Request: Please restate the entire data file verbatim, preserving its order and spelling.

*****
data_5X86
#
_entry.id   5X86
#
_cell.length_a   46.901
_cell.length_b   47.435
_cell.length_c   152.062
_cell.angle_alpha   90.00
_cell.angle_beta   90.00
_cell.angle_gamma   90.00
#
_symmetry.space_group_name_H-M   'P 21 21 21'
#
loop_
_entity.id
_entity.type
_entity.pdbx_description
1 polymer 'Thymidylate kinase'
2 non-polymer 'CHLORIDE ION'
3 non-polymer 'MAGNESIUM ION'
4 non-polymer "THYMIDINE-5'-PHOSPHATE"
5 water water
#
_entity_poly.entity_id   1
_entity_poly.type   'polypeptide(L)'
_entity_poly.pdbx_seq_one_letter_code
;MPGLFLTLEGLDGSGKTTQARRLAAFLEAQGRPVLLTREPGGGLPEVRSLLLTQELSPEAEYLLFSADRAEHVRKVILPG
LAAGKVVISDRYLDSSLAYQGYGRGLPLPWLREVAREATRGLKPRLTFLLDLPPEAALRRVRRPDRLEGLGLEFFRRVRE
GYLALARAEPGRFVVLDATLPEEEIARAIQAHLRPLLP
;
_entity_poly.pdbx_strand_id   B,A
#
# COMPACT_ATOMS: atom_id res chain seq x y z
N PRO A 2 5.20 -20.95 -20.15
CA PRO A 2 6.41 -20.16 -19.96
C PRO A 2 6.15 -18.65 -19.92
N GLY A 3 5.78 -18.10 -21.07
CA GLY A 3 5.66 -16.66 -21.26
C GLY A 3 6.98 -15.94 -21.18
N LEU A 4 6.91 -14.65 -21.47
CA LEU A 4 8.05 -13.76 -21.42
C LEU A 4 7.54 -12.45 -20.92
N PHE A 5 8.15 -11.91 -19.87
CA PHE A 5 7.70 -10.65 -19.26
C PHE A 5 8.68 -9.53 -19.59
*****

data_5X86
#
_entry.id   5X86
#
_cell.length_a   46.901
_cell.length_b   47.435
_cell.length_c   152.062
_cell.angle_alpha   90.00
_cell.angle_beta   90.00
_cell.angle_gamma   90.00
#
_symmetry.space_group_name_H-M   'P 21 21 21'
#
loop_
_entity.id
_entity.type
_entity.pdbx_description
1 polymer 'Thymidylate kinase'
2 non-polymer 'CHLORIDE ION'
3 non-polymer 'MAGNESIUM ION'
4 non-polymer "THYMIDINE-5'-PHOSPHATE"
5 water water
#
_entity_poly.entity_id   1
_entity_poly.type   'polypeptide(L)'
_entity_poly.pdbx_seq_one_letter_code
;MPGLFLTLEGLDGSGKTTQARRLAAFLEAQGRPVLLTREPGGGLPEVRSLLLTQELSPEAEYLLFSADRAEHVRKVILPG
LAAGKVVISDRYLDSSLAYQGYGRGLPLPWLREVAREATRGLKPRLTFLLDLPPEAALRRVRRPDRLEGLGLEFFRRVRE
GYLALARAEPGRFVVLDATLPEEEIARAIQAHLRPLLP
;
_entity_poly.pdbx_strand_id   B,A
#
# COMPACT_ATOMS: atom_id res chain seq x y z
N PRO A 2 5.20 -20.95 -20.15
CA PRO A 2 6.41 -20.16 -19.96
C PRO A 2 6.15 -18.65 -19.92
N GLY A 3 5.78 -18.10 -21.07
CA GLY A 3 5.66 -16.66 -21.26
C GLY A 3 6.98 -15.94 -21.18
N LEU A 4 6.91 -14.65 -21.47
CA LEU A 4 8.05 -13.76 -21.42
C LEU A 4 7.54 -12.45 -20.92
N PHE A 5 8.15 -11.91 -19.87
CA PHE A 5 7.70 -10.65 -19.26
C PHE A 5 8.68 -9.53 -19.59